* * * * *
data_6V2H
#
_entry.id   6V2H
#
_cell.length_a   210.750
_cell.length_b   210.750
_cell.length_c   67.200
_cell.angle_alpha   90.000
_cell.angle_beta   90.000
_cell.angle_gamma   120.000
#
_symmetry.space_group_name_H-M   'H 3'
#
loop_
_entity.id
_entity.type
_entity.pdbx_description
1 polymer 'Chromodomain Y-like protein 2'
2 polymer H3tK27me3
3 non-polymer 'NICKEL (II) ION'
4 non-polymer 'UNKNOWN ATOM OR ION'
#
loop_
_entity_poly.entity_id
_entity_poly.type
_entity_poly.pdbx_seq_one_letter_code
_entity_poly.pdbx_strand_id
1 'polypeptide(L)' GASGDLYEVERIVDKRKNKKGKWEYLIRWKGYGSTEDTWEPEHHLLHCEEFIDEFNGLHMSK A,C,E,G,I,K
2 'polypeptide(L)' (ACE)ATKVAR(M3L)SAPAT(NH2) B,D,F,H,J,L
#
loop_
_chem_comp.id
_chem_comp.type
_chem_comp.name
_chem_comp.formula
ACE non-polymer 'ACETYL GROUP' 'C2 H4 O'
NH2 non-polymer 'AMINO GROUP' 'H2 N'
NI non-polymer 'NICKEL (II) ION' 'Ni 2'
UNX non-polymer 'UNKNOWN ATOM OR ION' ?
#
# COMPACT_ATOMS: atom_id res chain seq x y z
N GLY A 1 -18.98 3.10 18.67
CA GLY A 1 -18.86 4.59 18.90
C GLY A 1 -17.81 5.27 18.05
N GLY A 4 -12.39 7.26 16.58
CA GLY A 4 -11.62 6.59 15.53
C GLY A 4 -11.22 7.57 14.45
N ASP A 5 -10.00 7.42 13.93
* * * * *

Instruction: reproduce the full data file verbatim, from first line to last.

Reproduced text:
data_6V2H
#
_entry.id   6V2H
#
_cell.length_a   210.750
_cell.length_b   210.750
_cell.length_c   67.200
_cell.angle_alpha   90.000
_cell.angle_beta   90.000
_cell.angle_gamma   120.000
#
_symmetry.space_group_name_H-M   'H 3'
#
loop_
_entity.id
_entity.type
_entity.pdbx_description
1 polymer 'Chromodomain Y-like protein 2'
2 polymer H3tK27me3
3 non-polymer 'NICKEL (II) ION'
4 non-polymer 'UNKNOWN ATOM OR ION'
#
loop_
_entity_poly.entity_id
_entity_poly.type
_entity_poly.pdbx_seq_one_letter_code
_entity_poly.pdbx_strand_id
1 'polypeptide(L)' GASGDLYEVERIVDKRKNKKGKWEYLIRWKGYGSTEDTWEPEHHLLHCEEFIDEFNGLHMSK A,C,E,G,I,K
2 'polypeptide(L)' (ACE)ATKVAR(M3L)SAPAT(NH2) B,D,F,H,J,L
#
loop_
_chem_comp.id
_chem_comp.type
_chem_comp.name
_chem_comp.formula
ACE non-polymer 'ACETYL GROUP' 'C2 H4 O'
NH2 non-polymer 'AMINO GROUP' 'H2 N'
NI non-polymer 'NICKEL (II) ION' 'Ni 2'
UNX non-polymer 'UNKNOWN ATOM OR ION' ?
#
# COMPACT_ATOMS: atom_id res chain seq x y z
N GLY A 1 -18.98 3.10 18.67
CA GLY A 1 -18.86 4.59 18.90
C GLY A 1 -17.81 5.27 18.05
N GLY A 4 -12.39 7.26 16.58
CA GLY A 4 -11.62 6.59 15.53
C GLY A 4 -11.22 7.57 14.45
N ASP A 5 -10.00 7.42 13.93